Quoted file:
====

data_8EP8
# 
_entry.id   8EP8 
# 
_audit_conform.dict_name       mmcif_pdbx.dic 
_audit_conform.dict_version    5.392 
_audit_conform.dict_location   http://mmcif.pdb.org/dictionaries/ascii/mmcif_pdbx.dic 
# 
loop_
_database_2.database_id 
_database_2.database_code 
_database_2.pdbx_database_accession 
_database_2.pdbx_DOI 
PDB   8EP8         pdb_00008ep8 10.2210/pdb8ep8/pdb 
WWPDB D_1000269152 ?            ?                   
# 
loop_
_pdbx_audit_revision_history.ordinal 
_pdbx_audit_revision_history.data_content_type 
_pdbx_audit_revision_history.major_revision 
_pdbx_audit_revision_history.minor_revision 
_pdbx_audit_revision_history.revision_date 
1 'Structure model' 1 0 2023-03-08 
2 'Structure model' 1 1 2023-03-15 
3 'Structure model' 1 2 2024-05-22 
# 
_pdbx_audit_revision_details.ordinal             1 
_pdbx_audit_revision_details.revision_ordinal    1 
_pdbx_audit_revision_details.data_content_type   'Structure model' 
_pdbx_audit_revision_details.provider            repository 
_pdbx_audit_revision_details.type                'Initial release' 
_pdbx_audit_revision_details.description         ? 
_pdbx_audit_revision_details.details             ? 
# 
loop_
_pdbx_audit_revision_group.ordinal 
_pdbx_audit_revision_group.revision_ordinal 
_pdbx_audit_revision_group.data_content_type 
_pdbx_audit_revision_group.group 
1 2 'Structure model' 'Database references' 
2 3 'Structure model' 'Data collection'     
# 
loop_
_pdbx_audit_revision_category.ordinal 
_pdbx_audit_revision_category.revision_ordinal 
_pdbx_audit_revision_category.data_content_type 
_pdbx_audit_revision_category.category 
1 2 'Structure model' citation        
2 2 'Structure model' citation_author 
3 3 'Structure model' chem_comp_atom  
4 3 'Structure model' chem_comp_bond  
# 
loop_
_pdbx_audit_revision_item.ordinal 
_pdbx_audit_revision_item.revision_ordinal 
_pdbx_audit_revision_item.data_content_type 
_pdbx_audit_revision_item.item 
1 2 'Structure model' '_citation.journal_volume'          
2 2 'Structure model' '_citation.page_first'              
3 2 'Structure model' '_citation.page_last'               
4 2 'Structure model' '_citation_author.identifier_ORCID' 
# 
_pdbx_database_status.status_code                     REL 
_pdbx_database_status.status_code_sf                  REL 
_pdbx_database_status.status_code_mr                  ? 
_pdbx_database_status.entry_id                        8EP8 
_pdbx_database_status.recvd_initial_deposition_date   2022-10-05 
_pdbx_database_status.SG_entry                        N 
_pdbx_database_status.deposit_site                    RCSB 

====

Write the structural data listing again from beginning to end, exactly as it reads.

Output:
data_8EP8
# 
_entry.id   8EP8 
# 
_audit_conform.dict_name       mmcif_pdbx.dic 
_audit_conform.dict_version    5.392 
_audit_conform.dict_location   http://mmcif.pdb.org/dictionaries/ascii/mmcif_pdbx.dic 
# 
loop_
_database_2.database_id 
_database_2.database_code 
_database_2.pdbx_database_accession 
_database_2.pdbx_DOI 
PDB   8EP8         pdb_00008ep8 10.2210/pdb8ep8/pdb 
WWPDB D_1000269152 ?            ?                   
# 
loop_
_pdbx_audit_revision_history.ordinal 
_pdbx_audit_revision_history.data_content_type 
_pdbx_audit_revision_history.major_revision 
_pdbx_audit_revision_history.minor_revision 
_pdbx_audit_revision_history.revision_date 
1 'Structure model' 1 0 2023-03-08 
2 'Structure model' 1 1 2023-03-15 
3 'Structure model' 1 2 2024-05-22 
# 
_pdbx_audit_revision_details.ordinal             1 
_pdbx_audit_revision_details.revision_ordinal    1 
_pdbx_audit_revision_details.data_content_type   'Structure model' 
_pdbx_audit_revision_details.provider            repository 
_pdbx_audit_revision_details.type                'Initial release' 
_pdbx_audit_revision_details.description         ? 
_pdbx_audit_revision_details.details             ? 
# 
loop_
_pdbx_audit_revision_group.ordinal 
_pdbx_audit_revision_group.revision_ordinal 
_pdbx_audit_revision_group.data_content_type 
_pdbx_audit_revision_group.group 
1 2 'Structure model' 'Database references' 
2 3 'Structure model' 'Data collection'     
# 
loop_
_pdbx_audit_revision_category.ordinal 
_pdbx_audit_revision_category.revision_ordinal 
_pdbx_audit_revision_category.data_content_type 
_pdbx_audit_revision_category.category 
1 2 'Structure model' citation        
2 2 'Structure model' citation_author 
3 3 'Structure model' chem_comp_atom  
4 3 'Structure model' chem_comp_bond  
# 
loop_
_pdbx_audit_revision_item.ordinal 
_pdbx_audit_revision_item.revision_ordinal 
_pdbx_audit_revision_item.data_content_type 
_pdbx_audit_revision_item.item 
1 2 'Structure model' '_citation.journal_volume'          
2 2 'Structure model' '_citation.page_first'              
3 2 'Structure model' '_citation.page_last'               
4 2 'Structure model' '_citation_author.identifier_ORCID' 
# 
_pdbx_database_status.status_code                     REL 
_pdbx_database_status.status_code_sf                  REL 
_pdbx_database_status.status_code_mr                  ? 
_pdbx_database_status.entry_id                        8EP8 
_pdbx_database_status.recvd_initial_deposition_date   2022-10-05 
_pdbx_database_status.SG_entry                        N 
_pdbx_database_status.deposit_site                    RCSB 